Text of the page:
Retired EVP/COO Reflects on Women Leaders through Landis Construction's History

  • by Jim Lewis
  • Blog

Copy of Instagram Post Landis Construction

I first met Mrs. Evelyn Landis when I was about thirteen years old. She was my seventh-grade English teacher at Newman School. She was always supportive of me, even though I was not a stellar student. Also, I was close friends with her daughter, Carol, who was Sarah's Mom, and Jim who was two years ahead of me at Newman. Fast-forward to 1972. As a result of the end of the Vietnam conflict, there was an excess of officers in the US Army, so my goal to be a career army officer was not to be realized. I happened to run into Jim Landis, and he said that there was an opening at his father‘s company if I was interested in interviewing. Construction was not exactly my dream job at the time. However, I needed work to support my family so when Mr. Landis offered me the job, I accepted. If it had not been the Landis family, I probably would not have even gone to the interview. It turned out to be one of the best decisions I ever made.

When I started at Landis in early 1973, Mrs. Landis's influence was always felt in the background. Even though she was not at the office on a daily basis, her thoughtfulness and concern could always be perceived by the employees. She always had the welfare of our family and the welfare of all the Landis employees’ families at heart, and she took the time to know each one of us, and to learn more about our families.

Evelyn and Fred 874954a9

After Mr. Fred Landis’s unexpected death, Mrs. Landis became a day-to-day fixture at the office. Mr. Landis was a very kind and compassionate person, however, Mrs. Landis‘s presence brought a different perspective and calming influence to the company after such a tragic loss.

Mrs. Landis was very involved in many community outreach programs through various boards and organizations, several of which were focused on equal rights for people of color and for women, at one time president of Louisiana League of Women Voters and board president of Xavier University of Louisiana. She brought that perspective and sensitivity to the company. Whether you knew her as Mrs. Landis or Mrs. Christman after remarrying to Dr. Ralph Christman, you knew her to be a compassionate, brilliant, and influential person with a strong sense of civic responsibility.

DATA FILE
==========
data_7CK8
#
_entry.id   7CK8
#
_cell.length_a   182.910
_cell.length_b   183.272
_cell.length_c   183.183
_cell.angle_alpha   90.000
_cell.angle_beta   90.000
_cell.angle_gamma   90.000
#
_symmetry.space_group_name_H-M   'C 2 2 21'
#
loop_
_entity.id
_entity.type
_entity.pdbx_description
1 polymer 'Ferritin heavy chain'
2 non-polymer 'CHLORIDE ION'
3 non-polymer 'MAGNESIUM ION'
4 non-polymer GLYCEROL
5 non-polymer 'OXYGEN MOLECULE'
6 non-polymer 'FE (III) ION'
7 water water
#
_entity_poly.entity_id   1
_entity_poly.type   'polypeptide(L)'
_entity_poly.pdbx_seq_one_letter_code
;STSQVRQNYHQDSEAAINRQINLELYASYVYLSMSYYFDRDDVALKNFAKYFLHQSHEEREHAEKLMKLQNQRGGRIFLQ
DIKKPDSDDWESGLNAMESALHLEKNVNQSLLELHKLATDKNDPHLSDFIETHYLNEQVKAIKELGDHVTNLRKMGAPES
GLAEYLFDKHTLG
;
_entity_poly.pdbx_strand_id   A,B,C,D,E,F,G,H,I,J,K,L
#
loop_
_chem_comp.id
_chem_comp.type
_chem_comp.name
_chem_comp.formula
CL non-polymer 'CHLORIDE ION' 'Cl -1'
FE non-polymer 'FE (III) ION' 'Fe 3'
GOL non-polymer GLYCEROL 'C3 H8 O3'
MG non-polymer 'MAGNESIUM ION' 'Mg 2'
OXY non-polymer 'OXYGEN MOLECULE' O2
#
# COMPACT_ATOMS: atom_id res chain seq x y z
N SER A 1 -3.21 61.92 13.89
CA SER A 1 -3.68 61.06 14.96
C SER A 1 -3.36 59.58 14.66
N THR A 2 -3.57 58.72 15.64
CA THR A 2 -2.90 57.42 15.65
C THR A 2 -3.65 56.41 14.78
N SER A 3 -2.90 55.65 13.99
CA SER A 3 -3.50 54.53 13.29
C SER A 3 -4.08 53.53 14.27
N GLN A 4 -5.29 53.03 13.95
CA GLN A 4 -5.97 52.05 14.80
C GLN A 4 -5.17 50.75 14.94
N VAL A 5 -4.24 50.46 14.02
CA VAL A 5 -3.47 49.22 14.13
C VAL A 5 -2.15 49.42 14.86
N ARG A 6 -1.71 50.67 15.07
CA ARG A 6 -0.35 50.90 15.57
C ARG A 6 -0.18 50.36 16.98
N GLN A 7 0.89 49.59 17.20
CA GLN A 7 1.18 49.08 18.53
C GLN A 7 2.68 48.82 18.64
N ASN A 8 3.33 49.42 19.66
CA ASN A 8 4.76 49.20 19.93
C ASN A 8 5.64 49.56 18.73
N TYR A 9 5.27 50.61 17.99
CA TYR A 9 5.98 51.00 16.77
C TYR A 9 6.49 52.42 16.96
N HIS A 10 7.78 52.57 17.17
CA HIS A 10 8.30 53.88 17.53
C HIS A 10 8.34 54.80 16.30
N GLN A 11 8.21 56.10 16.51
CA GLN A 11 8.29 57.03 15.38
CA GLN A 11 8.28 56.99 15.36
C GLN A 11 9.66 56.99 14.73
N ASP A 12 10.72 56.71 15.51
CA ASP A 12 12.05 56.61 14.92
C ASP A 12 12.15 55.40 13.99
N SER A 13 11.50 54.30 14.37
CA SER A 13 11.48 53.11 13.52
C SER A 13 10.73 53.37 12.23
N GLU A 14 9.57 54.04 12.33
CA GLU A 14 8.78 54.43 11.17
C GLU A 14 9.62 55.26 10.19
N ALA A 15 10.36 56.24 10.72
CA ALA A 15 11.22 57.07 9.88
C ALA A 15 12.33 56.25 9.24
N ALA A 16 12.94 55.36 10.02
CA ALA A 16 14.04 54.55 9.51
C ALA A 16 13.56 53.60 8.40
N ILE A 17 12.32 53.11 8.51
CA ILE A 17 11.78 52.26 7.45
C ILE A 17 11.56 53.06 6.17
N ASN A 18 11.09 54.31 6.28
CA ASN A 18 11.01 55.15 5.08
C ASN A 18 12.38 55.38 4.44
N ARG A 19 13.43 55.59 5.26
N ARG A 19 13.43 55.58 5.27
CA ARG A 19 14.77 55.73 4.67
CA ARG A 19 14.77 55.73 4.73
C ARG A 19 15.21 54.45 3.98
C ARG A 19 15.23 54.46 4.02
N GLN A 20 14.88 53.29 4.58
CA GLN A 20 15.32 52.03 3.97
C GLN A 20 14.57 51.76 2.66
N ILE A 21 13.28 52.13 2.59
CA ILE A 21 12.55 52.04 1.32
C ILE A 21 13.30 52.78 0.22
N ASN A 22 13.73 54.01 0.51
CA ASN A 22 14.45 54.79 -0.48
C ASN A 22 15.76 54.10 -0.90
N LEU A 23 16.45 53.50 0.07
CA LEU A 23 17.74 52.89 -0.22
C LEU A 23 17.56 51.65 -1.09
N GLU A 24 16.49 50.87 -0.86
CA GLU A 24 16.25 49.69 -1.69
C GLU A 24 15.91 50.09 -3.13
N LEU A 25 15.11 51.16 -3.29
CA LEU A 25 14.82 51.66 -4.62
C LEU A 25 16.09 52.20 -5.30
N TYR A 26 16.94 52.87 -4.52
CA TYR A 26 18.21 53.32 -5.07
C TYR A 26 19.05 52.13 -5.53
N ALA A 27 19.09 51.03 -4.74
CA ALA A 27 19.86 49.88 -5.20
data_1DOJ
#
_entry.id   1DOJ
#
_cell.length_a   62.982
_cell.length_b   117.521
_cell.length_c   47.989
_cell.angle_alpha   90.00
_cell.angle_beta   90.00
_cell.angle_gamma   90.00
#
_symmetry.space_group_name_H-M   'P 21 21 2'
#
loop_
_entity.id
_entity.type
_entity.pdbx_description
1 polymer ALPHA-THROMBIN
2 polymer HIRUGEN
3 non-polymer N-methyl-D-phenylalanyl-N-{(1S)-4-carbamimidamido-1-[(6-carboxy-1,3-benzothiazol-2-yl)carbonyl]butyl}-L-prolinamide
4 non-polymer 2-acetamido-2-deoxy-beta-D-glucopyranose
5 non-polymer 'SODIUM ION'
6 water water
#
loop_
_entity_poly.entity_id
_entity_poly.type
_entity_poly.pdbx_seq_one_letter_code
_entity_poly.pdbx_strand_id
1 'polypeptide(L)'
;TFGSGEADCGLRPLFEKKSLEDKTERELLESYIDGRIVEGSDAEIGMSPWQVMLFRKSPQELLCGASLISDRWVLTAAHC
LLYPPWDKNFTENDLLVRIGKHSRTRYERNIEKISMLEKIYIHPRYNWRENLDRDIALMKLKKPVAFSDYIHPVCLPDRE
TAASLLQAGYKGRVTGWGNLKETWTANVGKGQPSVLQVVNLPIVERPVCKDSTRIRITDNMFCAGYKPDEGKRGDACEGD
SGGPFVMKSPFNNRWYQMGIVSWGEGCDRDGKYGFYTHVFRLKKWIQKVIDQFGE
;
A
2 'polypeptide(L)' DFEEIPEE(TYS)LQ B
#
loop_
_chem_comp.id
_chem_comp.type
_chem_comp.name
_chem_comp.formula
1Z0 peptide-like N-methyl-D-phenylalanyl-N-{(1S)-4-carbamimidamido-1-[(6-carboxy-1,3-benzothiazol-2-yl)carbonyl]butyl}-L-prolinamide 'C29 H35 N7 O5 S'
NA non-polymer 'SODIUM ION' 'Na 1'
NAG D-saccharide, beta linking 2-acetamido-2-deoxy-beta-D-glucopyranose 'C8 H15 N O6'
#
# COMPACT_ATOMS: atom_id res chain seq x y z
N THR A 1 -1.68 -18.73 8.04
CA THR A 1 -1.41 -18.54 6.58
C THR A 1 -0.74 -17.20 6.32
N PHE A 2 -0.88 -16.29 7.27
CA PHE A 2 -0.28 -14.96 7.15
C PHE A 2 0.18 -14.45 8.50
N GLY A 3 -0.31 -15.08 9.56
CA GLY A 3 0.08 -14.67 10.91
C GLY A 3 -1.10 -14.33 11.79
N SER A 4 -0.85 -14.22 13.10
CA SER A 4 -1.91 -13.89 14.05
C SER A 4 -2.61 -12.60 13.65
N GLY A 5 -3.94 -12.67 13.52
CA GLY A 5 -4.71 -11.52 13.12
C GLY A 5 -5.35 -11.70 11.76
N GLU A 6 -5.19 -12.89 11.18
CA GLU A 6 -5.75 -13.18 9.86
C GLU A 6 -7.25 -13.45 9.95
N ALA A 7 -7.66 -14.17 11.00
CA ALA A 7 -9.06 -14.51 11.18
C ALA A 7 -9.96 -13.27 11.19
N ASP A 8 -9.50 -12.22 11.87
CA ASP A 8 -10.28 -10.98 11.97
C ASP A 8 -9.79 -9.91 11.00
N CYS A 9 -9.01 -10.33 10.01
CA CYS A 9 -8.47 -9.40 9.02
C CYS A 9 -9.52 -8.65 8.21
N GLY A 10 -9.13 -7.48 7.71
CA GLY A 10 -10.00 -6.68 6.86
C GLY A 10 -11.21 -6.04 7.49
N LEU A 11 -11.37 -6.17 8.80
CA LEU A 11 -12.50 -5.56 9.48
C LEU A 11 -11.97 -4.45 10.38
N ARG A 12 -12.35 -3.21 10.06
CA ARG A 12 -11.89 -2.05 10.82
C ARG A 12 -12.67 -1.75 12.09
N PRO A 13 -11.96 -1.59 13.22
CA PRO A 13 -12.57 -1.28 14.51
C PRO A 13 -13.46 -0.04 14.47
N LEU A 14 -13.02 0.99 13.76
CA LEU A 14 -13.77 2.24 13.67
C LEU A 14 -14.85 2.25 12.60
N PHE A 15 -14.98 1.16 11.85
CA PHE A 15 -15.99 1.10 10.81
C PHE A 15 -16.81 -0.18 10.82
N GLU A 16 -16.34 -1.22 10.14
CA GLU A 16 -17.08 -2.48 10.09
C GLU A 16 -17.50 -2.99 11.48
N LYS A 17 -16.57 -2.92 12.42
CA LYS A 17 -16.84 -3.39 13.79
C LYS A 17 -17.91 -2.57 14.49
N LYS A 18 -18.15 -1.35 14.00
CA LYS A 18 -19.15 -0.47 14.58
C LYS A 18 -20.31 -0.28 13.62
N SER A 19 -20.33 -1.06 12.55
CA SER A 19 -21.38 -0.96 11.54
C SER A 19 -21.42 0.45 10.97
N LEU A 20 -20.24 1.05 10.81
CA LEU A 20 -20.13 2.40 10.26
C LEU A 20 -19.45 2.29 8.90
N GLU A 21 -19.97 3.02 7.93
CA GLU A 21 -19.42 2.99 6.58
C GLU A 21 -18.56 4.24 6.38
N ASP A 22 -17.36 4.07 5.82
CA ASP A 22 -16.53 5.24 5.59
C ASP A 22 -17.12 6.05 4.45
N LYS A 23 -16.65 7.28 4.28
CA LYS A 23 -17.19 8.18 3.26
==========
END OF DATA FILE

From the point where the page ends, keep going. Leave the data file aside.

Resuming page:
Mr. Fred Landis was a very insightful person. He had the ability to recognize talents in people whether hidden or obvious. He recognized the tremendous potential in the next in the line of influential women at Landis when she joined the company in the early 70s, Theresa Leger. He told her that she could do much more than in her role as a secretary. He, along with Vice President and Chief Estimator Joe Orr, first promoted Theresa to expediter and then to chief scheduler. From there she advanced to assistant project manager, project manager, senior project manager, and eventually senior vice president.

If Theresa didn’t know something, she did everything in her power to learn. She was never afraid to ask questions nor to seek the advice of her colleagues and supervisors. Theresa had the support of her coworkers in the office and all of our field personnel, won by working well with them and gaining their respect. As a very male dominated industry, initially, there was a bit of skepticism in the field, but that was quickly overcome by her competence.

Evelyn and Fred 874954a9

Evelyn and Fred 874954a9

I can’t remember any other company in the area or region that had women in the positions of leadership that Landis Construction did. Thankfully, things are changing for the better today overall in the industry. Theresa was an example for women, both those working at Landis then and women working along with us in our local industry. There are many today who credit her as an inspiration.

She had always been a leader among her peers. Theresa had the ability to let those around her, those working with her and for her, be themselves. She was always honest and straightforward, even when it was difficult, trying to advise them when they went off path. She supported their dreams and was quick to forgive people if they were sincere in their regrets. She was always helping people to be the best they could be in terms of both their professional and personal lives. She was known throughout the company as “Mother Theresa.”

Evelyn and Fred 874954a9

Landis established a legacy of providing opportunities for women, starting with Mrs. Landis Christman as Chairman of the Board, then Theresa as a leader in the office and the field. Since 2015, with Anne Teague Landis as CEO and Sarah Busch as VP of Operations, the legacy continues and becomes even stronger. I was fortunate to be part of it and feel honored to be one of the champions of providing such opportunities. Along with the support and leadership of these strong, competent women, we have gained much more support through female team members in estimating, field and project management, and field trades, all of which contribute to an exceptionally well rounded and successful company.

Evelyn and Fred 874954a9

Evelyn and Fred 874954a9

I certainly don’t want to overlook the contributions that the early Landis ladies have made to help make Landis the great company that it is today, including people such as Nancy Nunn, Yvonne Newman, Claire Guidry, Shirley Grosch, Anne Dlugos, Cindy Leger, Vicky Tubre, Cathy Gathman, and many others.

Jim Lewis retired from Landis Construction as EVP/COO in 2015. He now resides in East Tennessee with his wife Marguerite.

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